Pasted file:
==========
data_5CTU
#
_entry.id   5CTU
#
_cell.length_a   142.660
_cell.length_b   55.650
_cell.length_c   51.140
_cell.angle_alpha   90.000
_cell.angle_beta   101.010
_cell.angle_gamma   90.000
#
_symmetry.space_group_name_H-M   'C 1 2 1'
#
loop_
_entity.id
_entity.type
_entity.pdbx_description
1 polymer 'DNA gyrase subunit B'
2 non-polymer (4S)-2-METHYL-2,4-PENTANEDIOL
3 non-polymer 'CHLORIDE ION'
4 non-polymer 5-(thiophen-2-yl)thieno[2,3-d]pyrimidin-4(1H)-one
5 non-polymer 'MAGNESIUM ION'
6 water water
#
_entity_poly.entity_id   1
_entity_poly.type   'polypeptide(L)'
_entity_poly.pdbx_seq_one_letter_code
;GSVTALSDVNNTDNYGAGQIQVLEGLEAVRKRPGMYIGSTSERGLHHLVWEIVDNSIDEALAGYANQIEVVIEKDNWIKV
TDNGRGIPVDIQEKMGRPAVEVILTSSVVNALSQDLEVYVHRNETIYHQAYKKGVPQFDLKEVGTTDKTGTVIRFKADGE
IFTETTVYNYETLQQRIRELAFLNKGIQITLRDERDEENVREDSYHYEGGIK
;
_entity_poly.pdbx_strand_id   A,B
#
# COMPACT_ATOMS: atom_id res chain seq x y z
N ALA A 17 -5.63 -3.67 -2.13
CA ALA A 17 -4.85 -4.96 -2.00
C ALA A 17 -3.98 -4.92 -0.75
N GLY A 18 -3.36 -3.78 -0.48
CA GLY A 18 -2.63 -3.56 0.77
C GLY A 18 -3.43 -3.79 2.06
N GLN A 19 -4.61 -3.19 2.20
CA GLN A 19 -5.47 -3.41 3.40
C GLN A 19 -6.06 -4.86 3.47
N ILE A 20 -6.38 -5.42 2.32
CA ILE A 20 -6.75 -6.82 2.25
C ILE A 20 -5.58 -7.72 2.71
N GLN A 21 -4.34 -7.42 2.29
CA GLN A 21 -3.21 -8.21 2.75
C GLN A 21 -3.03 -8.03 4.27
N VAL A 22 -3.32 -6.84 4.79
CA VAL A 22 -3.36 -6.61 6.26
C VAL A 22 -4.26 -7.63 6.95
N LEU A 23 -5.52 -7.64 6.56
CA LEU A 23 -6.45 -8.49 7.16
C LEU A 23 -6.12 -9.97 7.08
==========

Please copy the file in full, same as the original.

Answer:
data_5CTU
#
_entry.id   5CTU
#
_cell.length_a   142.660
_cell.length_b   55.650
_cell.length_c   51.140
_cell.angle_alpha   90.000
_cell.angle_beta   101.010
_cell.angle_gamma   90.000
#
_symmetry.space_group_name_H-M   'C 1 2 1'
#
loop_
_entity.id
_entity.type
_entity.pdbx_description
1 polymer 'DNA gyrase subunit B'
2 non-polymer (4S)-2-METHYL-2,4-PENTANEDIOL
3 non-polymer 'CHLORIDE ION'
4 non-polymer 5-(thiophen-2-yl)thieno[2,3-d]pyrimidin-4(1H)-one
5 non-polymer 'MAGNESIUM ION'
6 water water
#
_entity_poly.entity_id   1
_entity_poly.type   'polypeptide(L)'
_entity_poly.pdbx_seq_one_letter_code
;GSVTALSDVNNTDNYGAGQIQVLEGLEAVRKRPGMYIGSTSERGLHHLVWEIVDNSIDEALAGYANQIEVVIEKDNWIKV
TDNGRGIPVDIQEKMGRPAVEVILTSSVVNALSQDLEVYVHRNETIYHQAYKKGVPQFDLKEVGTTDKTGTVIRFKADGE
IFTETTVYNYETLQQRIRELAFLNKGIQITLRDERDEENVREDSYHYEGGIK
;
_entity_poly.pdbx_strand_id   A,B
#
# COMPACT_ATOMS: atom_id res chain seq x y z
N ALA A 17 -5.63 -3.67 -2.13
CA ALA A 17 -4.85 -4.96 -2.00
C ALA A 17 -3.98 -4.92 -0.75
N GLY A 18 -3.36 -3.78 -0.48
CA GLY A 18 -2.63 -3.56 0.77
C GLY A 18 -3.43 -3.79 2.06
N GLN A 19 -4.61 -3.19 2.20
CA GLN A 19 -5.47 -3.41 3.40
C GLN A 19 -6.06 -4.86 3.47
N ILE A 20 -6.38 -5.42 2.32
CA ILE A 20 -6.75 -6.82 2.25
C ILE A 20 -5.58 -7.72 2.71
N GLN A 21 -4.34 -7.42 2.29
CA GLN A 21 -3.21 -8.21 2.75
C GLN A 21 -3.03 -8.03 4.27
N VAL A 22 -3.32 -6.84 4.79
CA VAL A 22 -3.36 -6.61 6.26
C VAL A 22 -4.26 -7.63 6.95
N LEU A 23 -5.52 -7.64 6.56
CA LEU A 23 -6.45 -8.49 7.16
C LEU A 23 -6.12 -9.97 7.08